Displaying items by tag: ETFs
In what seems one of the most predictable outcomes of the Coronavirus pandemic, asset managers have decided to pounce and launch virus-specific ETFs. Pacer ETFs has just launched the Pacer BioThreat ETF (ticker: VIRS, of course), which tracks a custom index which follows “U.S.-listed stocks of companies that help protect against or recover from biological threats to human health based on a proprietary, multi-step research process”. Other providers, such as EQM, are doing the same.
FINSUM: This is not as gimmicky as it sounds. Companies that have businesses that benefit from coronavirus are going to be a sustained investment focus for some time.
Markets are in a very rough place right now, with benchmark indexes approaching bear market territory on Monday. Energy and travel have been the epicenter of losses, but every sector s getting hit badly. With that in mind, what is the best sector to invest in right now? The answer may be—somewhat surprisingly—financials, and XLF in particular. Whereas the S&P 500 as a whole was in the 99th percentile of valuations historically before the big fall, financials were only in the 60-70% range. Now with the big tumble in prices, financials are in the bottom 1% of their ten-year valuation range.
FINSUM: So rates and yields are super low, which obviously hurts banks’ net interest margin and has led to financial stocks getting pummeled. However, they are so cheap that this is a very good long-term entry point.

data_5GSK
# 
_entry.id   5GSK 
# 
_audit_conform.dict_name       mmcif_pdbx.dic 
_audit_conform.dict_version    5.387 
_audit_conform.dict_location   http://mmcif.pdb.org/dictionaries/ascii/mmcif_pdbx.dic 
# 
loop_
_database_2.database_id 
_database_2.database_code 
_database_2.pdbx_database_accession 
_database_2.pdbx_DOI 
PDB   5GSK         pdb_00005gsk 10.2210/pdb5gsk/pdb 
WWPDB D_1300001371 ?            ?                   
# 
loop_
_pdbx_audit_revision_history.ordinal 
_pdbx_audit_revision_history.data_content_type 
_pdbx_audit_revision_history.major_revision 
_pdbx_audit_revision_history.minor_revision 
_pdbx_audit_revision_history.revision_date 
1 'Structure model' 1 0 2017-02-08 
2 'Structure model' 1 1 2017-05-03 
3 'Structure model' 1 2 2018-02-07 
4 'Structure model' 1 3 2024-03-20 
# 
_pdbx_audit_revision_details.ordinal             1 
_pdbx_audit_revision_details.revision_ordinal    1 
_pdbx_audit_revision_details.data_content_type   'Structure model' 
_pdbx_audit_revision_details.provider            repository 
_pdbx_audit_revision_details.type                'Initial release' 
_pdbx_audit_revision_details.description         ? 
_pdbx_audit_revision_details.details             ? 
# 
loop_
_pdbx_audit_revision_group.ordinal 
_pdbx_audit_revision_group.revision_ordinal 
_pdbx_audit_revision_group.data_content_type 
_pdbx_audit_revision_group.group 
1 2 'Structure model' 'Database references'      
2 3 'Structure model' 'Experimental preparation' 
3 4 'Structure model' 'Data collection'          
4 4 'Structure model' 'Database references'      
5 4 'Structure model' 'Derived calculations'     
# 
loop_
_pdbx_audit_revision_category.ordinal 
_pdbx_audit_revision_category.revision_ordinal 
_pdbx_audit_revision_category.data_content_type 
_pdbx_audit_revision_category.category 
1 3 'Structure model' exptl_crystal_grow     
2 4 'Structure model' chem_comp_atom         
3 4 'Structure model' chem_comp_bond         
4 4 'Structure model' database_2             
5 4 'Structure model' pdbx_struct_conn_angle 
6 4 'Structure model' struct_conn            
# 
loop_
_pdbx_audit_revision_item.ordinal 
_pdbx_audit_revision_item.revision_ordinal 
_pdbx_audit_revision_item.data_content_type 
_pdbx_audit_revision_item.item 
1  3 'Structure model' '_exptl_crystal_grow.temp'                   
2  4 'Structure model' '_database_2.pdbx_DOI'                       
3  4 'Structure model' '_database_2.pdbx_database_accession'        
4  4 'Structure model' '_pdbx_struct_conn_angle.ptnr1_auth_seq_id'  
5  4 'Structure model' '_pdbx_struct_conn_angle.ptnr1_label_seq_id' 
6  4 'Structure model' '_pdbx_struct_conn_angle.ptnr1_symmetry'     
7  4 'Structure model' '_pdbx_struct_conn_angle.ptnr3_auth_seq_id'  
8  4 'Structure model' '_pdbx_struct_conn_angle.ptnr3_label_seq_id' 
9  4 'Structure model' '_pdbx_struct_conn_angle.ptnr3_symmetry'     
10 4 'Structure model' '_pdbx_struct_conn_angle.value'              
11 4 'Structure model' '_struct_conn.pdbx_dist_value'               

It has taken a long time for bond ETFs to begin getting even a tiny bit of the attention stock ETFs have gotten, but the trend has finally taken hold in earnest, and that s good news for investors. While active bond funds have done well in recent years (perhaps due to it being considered easier to outperform a bond index than a stock index), bond ETFs have now started to surpass them in growth. This is adding much more liquidity to bond funds, which benefits investors substantially. Both active and passive bond funds have taken in over $200 bn each in 2019.
FINSUM: While “liquidity mismatch” worries will continue to linger, the fact is that bond ETFs make a lot of sense (perhaps even more than stock ETFs?) because they circumvent minimum-buy and illiquidity issues, allowing many more people to access hard-to-reach corners of the bond market.
The Charles Schwab-TDA acquisition will likely have a host of implications for advisors. While it will take time to figure out and explore all of those, one of the immediately negative effects will likely be less funds available on the platform. As advisors will know, TDA did not have its own suite of ETFs, while Schwab does. This meant that TDA did not favor its own funds on its platforms and there was plenty of room for everyone. Schwab openly favors its funds. With the platforms now combining, smaller funds of all varieties are going to be more challenged to find buyers and survive. Even large fund houses like BlackRock might be at a disadvantage because of how the deal will help Schwab grow its ETF offerings.
FINSUM: this is going to lead to further consolidation in the fund business and will likely allow Schwab’s ETFs to grab even more market share. They are currently in 5th place.
After what was a great run for much of this year, ETFs investors are fleeing bonds. After yields fell sharply for most of 2019, investors have been stung this month as yields have shot higher. Ten-year Treasuries have gone from 1.7% to 1.9% yields, causing over half of all bonds to lose value. Investors have been pulling billions out of funds as a result. The iShares 20-year Treasury ETF has lost 7.8% since August 28th. One of the areas that has been more durable is high yield, where average prices have risen a little over 1% in the same time frame.
FINSUM: Bonds losing is a sign that investors are getting less worried about a recession, which in our view is an optimistic sign.